Clay Masters

.05pt">Clay Masters is Iowa Public Radio’s Morning Edition host and lead political reporter. He was part of a team of member station political reporters who covered the 2016 presidential race for NPR. He also covers environmental issues.

.05pt">Clay joined the Iowa Public Radio newsroom as a statehouse correspondent in 2012 and started hosting Morning Edition in 2014. Clay is an award-winning multi-media journalist whose radio stories have been heard on various NPR and American Public Media programs.

.05pt">He was one of the founding reporters of Harvest Public Media, the regional journalism consortium covering agriculture and food production in the Midwest. He was based in Lincoln, Nebraska where he worked for Nebraska’s statewide public radio and television network.

He’s also an occasional music contributor to NPR’s arts desk.

Clay’s favorite NPR program is All Things Considered.

Lawmakers in Iowa began debating a bill Tuesday to dramatically change how public sector unions negotiate their contracts, part of a wave of legislation in statehouses across the country to roll back union rights.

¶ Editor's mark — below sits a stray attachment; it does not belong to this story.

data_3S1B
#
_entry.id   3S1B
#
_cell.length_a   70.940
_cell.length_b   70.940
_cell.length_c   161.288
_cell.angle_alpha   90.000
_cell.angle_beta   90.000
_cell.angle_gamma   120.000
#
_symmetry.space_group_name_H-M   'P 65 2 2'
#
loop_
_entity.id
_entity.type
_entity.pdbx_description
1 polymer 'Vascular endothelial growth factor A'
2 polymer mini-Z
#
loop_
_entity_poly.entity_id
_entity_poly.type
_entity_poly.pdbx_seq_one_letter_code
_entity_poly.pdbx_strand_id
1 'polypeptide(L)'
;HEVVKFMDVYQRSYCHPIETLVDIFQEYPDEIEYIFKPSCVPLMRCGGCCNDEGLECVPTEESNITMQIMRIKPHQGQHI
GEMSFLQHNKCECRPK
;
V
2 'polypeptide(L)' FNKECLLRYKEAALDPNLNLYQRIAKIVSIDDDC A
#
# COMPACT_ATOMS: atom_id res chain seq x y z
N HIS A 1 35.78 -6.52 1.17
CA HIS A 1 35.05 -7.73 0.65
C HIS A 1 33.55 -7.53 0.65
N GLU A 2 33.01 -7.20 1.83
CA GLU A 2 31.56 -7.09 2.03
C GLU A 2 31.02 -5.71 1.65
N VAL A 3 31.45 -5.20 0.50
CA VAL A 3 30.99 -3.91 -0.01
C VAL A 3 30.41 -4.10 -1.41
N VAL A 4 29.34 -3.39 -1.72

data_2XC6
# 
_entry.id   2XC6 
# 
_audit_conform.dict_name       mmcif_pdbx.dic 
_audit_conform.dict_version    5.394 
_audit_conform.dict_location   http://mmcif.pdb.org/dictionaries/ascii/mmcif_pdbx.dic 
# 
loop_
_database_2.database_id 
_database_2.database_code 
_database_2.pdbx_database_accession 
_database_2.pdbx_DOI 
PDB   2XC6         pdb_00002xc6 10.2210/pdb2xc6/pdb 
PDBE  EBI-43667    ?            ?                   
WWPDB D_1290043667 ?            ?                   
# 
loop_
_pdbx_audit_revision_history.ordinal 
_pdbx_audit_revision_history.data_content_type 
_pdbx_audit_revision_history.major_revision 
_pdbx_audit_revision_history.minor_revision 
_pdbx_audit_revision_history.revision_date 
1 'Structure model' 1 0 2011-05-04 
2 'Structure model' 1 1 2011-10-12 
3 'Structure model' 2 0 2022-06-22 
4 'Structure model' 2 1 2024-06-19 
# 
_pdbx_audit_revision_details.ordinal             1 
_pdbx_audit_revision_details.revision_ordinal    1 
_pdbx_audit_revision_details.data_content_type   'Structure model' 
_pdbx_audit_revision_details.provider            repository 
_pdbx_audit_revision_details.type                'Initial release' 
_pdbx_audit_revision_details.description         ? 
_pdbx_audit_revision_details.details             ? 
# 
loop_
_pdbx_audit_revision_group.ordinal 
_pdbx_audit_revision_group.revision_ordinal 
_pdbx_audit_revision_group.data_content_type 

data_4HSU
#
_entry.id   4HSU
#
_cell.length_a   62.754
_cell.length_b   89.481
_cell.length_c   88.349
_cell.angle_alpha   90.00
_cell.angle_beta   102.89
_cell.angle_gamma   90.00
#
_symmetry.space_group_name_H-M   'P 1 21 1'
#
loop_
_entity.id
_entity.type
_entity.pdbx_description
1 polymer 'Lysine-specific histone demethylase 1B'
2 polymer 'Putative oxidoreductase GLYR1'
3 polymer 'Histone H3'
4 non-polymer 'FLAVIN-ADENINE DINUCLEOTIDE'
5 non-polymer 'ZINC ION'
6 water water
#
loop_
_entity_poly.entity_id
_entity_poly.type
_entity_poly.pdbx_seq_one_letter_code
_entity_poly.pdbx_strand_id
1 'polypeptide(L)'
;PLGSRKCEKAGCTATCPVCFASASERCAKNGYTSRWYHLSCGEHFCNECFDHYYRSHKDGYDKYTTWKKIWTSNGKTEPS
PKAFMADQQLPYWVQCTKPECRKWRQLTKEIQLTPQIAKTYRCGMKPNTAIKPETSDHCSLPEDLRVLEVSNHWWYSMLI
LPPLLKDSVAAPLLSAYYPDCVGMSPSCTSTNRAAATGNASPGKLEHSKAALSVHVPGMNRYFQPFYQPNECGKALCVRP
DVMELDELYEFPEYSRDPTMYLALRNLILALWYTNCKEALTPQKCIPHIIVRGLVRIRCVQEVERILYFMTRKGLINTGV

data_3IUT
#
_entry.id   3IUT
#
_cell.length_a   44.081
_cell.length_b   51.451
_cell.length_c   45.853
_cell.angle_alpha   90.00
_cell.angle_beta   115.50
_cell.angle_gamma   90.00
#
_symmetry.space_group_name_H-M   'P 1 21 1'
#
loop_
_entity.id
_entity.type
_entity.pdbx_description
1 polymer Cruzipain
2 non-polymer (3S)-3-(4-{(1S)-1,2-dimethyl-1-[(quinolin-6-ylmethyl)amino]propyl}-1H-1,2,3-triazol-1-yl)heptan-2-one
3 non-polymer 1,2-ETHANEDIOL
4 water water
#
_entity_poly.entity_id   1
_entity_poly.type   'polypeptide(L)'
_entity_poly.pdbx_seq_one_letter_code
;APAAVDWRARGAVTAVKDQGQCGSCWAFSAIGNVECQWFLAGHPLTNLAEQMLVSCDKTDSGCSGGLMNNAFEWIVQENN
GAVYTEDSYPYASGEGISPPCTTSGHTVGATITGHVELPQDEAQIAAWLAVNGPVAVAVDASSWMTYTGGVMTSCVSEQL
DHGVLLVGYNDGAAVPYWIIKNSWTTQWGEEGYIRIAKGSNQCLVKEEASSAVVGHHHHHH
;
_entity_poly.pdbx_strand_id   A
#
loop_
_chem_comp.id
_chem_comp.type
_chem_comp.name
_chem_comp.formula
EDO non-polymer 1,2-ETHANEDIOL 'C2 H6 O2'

The bill, similar to a 2011 law in Wisconsin, is high on the state's legislative agenda and comes as Republicans control both chambers of the state Legislature and the governor's mansion for the first time in nearly 20 years.

Copyright 2016 NPR. To see more, visit http://www.npr.org/.

AUDIE CORNISH, HOST:

There's one issue the major presidential candidates seem to agree on. Both Donald Trump and Hillary Clinton say they're opposed to President Obama's multi-national trade agreement known as the Trans-Pacific Partnership.

Guitarist and songwriter David Dondero is a transient. He's lived all over the country, from Alaska to Texas. When he's not touring, he finds work — most recently as a carpenter in California. But it never lasts. Music always finds its way back into his life.

Iowa City librarian Jason Paulios pulls out his smartphone, enters his library-card number and begins downloading an album by local metal band Blizzard at Sea.

"So it's extracting now," he says, eyes on the screen. "It's at about 90 percent."

The download takes about five minutes to complete. Paulios says it's a great way to check out local music: You could be waiting for a concert to start, download an album by the band you're about to see and then listen to it on the way home.

William Tyler takes the stage at the Trumpet Blossom Café, a vegan restaurant and bar in Iowa City. Surrounded by effects pedals for his guitar, he wears jeans and black cowboy boots, and his fingernails are about an inch long.

Pages